At the very least, weeds can ruin the look that gardeners wish to have in their gardens. However, at their worst, weeds can sap the valuable nutrients that keep a gardener’s favorite plants alive. Many gardeners rush to the store to find herbicides that will kill off the troublesome weeds. These herbicides can be very helpful if used correctly, but can also kill some plants unintentionally.
Herbicides are used either to kill certain species of plant or to manage these plants. Gardeners might want to get rid of a certain species of plant because this plant is no longer desirable, though the plant might be very difficult to get rid of, according to Science Encyclopedia. Herbicides are also used to get rid of weeds that can sap nutrients, light and water away from other plants.
Improving Agricultural Yields
Herbicides are essential in some forms of agriculture, since weeds dramatically reduce crop yields, according to Science Encyclopedia. Herbicides are also a time saver, since they are faster than pulling weeds by hand or cutting weeds. In some cases, pulling weeds can even cause the pulled weeds to propagate, according to Colorado State.
Herbicides are usually sprayed on to the plants that are intended to be killed or are soaked into the soil, according to Science Encyclopedia. Herbicides are chosen based on the kinds of weeds that need to be killed and based on the plants that the gardener does not want to kill. Whether or not weeds are annual or perennial plays a role in the herbicide used, since some herbicides work by interfering with the plant’s ability to reproduce and annuals that cannot reproduce will not come back the following year.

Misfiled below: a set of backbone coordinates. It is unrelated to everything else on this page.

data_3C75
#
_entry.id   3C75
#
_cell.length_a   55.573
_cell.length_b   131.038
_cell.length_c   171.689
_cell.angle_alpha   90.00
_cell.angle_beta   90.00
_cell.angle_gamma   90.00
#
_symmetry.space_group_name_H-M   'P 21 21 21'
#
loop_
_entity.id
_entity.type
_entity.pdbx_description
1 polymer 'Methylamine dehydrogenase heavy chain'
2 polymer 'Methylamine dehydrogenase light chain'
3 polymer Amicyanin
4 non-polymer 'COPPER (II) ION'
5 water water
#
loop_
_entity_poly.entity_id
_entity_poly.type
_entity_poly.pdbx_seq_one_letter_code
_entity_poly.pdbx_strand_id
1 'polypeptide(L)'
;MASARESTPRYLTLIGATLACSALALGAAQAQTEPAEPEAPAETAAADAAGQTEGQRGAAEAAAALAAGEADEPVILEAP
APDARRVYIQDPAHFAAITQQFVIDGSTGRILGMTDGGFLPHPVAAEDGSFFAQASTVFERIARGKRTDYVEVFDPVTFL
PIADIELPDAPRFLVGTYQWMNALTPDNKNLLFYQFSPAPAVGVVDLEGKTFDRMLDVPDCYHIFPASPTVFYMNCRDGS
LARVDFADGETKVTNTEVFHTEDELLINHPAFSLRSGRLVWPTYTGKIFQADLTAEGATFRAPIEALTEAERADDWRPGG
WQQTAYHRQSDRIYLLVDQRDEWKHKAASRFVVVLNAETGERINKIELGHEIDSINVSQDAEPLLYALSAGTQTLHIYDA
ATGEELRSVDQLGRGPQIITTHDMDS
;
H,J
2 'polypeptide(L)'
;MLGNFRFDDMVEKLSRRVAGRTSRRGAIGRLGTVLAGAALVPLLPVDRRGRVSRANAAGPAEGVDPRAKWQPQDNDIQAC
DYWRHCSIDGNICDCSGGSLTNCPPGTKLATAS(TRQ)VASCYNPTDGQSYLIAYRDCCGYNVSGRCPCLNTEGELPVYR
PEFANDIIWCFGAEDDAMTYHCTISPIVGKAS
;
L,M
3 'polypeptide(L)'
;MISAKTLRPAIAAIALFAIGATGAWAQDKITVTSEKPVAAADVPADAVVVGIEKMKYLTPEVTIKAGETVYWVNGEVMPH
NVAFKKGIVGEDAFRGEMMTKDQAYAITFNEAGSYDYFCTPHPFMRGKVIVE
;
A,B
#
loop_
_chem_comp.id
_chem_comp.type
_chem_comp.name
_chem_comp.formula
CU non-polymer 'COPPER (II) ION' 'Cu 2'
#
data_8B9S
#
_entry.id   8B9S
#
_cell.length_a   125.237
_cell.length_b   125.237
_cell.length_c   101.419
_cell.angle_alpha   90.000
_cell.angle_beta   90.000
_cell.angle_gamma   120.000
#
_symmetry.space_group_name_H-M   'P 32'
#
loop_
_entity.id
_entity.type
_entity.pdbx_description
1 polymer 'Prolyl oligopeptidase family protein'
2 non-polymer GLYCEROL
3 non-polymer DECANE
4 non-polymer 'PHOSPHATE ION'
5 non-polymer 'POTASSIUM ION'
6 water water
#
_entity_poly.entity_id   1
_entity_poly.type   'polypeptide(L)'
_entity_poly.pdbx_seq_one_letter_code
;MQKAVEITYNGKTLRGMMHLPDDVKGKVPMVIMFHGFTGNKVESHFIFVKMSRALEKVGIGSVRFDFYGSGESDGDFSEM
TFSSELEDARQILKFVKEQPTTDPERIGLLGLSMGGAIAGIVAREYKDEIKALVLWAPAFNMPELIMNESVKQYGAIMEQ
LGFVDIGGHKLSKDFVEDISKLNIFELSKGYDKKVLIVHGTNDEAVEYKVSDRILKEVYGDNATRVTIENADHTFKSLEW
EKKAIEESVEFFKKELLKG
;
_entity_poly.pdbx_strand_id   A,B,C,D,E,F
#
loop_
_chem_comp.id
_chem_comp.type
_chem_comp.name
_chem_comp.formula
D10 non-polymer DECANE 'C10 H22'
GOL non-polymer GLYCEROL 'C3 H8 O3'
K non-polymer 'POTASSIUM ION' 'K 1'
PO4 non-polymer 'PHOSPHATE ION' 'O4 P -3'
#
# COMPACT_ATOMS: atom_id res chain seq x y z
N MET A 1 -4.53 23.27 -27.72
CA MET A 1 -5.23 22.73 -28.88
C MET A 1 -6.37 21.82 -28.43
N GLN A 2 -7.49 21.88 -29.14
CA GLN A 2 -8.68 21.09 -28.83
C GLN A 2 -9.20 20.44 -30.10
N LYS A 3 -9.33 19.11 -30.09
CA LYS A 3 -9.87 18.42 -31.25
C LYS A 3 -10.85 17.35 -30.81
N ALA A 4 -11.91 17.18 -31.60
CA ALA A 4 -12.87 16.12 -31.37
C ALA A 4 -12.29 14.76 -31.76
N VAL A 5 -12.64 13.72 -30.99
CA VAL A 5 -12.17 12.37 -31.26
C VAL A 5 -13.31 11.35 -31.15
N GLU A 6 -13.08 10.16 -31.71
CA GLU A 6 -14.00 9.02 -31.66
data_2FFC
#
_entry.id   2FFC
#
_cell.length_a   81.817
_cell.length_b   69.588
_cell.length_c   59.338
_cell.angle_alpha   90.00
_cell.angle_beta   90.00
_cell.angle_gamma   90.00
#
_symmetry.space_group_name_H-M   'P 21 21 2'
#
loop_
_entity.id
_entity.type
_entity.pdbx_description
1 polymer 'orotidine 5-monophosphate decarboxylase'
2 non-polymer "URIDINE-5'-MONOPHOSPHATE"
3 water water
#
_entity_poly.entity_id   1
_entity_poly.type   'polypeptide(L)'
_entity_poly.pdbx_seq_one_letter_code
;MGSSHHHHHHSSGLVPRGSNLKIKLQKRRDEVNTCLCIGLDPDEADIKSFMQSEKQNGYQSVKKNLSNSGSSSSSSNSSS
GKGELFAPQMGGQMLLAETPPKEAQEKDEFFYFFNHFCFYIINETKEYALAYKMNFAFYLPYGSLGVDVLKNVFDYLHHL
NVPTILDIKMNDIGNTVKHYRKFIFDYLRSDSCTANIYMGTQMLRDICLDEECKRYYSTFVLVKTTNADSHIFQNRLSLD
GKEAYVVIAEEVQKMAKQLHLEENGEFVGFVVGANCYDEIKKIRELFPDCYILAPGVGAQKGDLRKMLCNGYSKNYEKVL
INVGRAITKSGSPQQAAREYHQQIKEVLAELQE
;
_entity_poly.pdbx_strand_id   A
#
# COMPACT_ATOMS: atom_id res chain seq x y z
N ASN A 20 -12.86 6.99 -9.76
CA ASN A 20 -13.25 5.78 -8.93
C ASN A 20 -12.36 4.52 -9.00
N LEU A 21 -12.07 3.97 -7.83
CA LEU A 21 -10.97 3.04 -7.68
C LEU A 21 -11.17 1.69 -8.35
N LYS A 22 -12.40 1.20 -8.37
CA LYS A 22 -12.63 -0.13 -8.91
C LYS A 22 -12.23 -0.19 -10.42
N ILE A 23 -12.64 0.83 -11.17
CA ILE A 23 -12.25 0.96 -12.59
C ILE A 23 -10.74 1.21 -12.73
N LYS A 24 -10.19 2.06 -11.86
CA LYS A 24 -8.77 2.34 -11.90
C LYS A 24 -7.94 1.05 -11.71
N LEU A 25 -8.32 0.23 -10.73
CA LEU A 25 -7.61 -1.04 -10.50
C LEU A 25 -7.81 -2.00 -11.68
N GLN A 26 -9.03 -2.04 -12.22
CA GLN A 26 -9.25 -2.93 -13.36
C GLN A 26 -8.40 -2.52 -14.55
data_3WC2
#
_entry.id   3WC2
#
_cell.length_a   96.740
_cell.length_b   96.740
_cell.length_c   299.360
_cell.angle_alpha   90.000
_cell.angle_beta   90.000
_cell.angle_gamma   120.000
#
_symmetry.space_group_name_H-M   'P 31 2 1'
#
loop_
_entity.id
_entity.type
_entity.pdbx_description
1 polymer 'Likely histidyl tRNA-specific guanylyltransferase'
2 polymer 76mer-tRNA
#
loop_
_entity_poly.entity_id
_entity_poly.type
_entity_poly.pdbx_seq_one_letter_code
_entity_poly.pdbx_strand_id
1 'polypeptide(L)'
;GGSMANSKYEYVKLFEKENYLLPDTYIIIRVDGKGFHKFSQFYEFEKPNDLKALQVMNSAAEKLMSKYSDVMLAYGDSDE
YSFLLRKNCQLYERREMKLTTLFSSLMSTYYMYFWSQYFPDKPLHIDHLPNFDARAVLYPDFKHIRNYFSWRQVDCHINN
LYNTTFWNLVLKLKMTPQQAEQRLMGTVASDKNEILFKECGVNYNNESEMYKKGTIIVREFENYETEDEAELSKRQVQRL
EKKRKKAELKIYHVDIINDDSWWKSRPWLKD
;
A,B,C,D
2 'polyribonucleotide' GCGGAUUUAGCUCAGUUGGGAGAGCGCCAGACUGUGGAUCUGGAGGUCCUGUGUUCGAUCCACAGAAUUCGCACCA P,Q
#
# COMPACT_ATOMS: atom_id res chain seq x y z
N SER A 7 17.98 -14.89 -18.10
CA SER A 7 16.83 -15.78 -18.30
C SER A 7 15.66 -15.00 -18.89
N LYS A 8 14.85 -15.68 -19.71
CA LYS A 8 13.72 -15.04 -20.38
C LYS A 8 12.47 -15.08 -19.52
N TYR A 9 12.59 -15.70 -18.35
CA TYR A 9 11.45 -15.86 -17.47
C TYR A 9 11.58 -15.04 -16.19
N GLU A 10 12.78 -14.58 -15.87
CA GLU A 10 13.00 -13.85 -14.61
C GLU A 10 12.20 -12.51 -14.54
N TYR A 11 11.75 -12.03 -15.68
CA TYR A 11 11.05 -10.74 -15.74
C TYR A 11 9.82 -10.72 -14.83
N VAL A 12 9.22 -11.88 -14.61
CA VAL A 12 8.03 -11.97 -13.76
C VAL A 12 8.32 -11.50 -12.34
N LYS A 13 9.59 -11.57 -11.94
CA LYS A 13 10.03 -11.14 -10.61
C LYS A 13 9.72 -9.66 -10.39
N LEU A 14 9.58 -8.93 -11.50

Herbicides are often chemicals that damage some plants while not damaging others, so that undesired plants can be wiped out. Other chemicals cause growth abnormalities in the plants which cause them to die. Some herbicides are taken up into the plant’s stems and interfere with the plant’s ability to synthesize amino acids. Those types of herbicides are often preferable because they do not harm animals as often, but they can sometimes kill plants unintentionally if they’re administered to plants when they are vulnerable, according to Science Encyclopedia. The crops are sometimes genetically altered in order to make them resistant to the herbicides.
Broad-leaved weed killers can damage or kill trees if they seep into the soil and are absorbed by the roots, so they should be used sparingly, according to Colorado State. The broad-leaf weed killers also often kill plants in vegetable gardens. Some herbicides can only be used by certified commercial applicators because they can accidentally damage the trees of neighbors.